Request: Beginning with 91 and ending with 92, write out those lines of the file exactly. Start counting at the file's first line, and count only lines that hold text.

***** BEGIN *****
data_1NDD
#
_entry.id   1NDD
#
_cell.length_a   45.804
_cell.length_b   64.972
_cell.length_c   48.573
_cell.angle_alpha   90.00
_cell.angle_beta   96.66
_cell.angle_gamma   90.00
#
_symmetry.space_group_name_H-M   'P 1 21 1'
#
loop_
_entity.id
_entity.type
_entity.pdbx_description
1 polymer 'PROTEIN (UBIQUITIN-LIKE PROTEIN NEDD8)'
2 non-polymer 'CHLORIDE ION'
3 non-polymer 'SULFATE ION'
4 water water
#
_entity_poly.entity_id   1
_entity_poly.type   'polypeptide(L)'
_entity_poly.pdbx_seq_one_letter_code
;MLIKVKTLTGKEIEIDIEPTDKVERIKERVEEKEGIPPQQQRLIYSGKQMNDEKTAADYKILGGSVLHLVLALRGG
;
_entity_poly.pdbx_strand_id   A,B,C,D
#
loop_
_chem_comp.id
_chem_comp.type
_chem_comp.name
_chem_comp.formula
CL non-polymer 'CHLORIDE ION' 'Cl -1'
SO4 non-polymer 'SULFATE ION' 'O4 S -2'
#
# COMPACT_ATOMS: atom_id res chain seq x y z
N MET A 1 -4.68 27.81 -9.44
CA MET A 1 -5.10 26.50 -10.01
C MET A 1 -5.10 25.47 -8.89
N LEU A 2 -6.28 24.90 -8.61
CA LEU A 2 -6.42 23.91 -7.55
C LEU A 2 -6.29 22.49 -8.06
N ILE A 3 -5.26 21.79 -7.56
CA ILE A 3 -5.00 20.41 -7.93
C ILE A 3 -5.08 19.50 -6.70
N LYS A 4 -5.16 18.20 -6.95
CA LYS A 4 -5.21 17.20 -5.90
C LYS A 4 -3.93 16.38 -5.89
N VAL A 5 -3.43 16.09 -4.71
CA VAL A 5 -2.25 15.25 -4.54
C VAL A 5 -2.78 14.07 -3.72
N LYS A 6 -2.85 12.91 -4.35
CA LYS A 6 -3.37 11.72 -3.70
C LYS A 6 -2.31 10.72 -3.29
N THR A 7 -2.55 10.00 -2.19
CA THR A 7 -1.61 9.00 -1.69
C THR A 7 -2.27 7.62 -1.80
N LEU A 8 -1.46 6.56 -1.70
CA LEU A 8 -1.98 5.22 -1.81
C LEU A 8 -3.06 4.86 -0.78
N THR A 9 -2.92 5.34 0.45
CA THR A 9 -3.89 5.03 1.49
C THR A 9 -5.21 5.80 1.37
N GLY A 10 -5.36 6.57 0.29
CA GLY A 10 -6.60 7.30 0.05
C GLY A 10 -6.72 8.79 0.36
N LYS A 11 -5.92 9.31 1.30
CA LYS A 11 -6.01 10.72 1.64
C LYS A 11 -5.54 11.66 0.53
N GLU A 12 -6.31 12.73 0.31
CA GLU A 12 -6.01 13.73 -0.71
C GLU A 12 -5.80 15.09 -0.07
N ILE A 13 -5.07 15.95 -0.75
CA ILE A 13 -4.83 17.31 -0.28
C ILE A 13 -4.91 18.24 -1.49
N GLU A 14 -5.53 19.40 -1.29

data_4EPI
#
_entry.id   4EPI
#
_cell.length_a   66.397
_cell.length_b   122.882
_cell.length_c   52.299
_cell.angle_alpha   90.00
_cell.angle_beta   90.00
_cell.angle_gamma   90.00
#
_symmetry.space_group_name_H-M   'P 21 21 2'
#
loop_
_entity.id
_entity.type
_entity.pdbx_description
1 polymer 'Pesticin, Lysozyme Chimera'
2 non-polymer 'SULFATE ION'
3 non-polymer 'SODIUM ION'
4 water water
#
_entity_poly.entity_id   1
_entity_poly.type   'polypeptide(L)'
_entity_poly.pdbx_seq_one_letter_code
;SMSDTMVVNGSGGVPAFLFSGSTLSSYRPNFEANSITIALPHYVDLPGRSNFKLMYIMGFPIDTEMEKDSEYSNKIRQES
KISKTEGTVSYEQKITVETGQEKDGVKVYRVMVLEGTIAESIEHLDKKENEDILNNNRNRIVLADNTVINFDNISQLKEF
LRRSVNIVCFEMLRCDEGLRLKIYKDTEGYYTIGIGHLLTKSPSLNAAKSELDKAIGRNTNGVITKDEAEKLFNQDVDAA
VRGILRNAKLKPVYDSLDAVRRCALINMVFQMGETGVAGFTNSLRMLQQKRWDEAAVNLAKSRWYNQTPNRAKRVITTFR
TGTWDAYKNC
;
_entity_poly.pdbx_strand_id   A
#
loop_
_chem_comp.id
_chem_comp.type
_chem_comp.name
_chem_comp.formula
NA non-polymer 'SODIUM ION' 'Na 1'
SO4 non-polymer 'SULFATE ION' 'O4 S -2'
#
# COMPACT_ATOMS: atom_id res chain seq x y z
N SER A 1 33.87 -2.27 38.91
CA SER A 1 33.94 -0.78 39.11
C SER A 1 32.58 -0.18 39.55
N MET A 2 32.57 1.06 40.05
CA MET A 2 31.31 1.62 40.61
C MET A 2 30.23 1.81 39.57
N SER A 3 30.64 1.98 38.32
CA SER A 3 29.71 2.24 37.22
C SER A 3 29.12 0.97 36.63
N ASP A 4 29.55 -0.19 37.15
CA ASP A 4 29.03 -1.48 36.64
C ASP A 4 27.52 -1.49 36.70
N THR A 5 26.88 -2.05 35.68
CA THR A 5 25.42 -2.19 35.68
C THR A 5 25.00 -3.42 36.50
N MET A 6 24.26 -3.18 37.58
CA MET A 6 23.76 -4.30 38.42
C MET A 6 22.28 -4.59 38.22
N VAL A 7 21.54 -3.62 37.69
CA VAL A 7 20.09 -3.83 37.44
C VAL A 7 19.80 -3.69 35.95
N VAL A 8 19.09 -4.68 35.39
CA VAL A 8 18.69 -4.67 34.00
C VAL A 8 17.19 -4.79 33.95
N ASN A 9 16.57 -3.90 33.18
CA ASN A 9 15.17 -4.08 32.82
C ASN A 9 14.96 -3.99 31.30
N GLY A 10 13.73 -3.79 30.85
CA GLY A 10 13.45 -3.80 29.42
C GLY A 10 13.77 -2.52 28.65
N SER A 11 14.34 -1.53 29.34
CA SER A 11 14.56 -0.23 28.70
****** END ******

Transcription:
#
loop_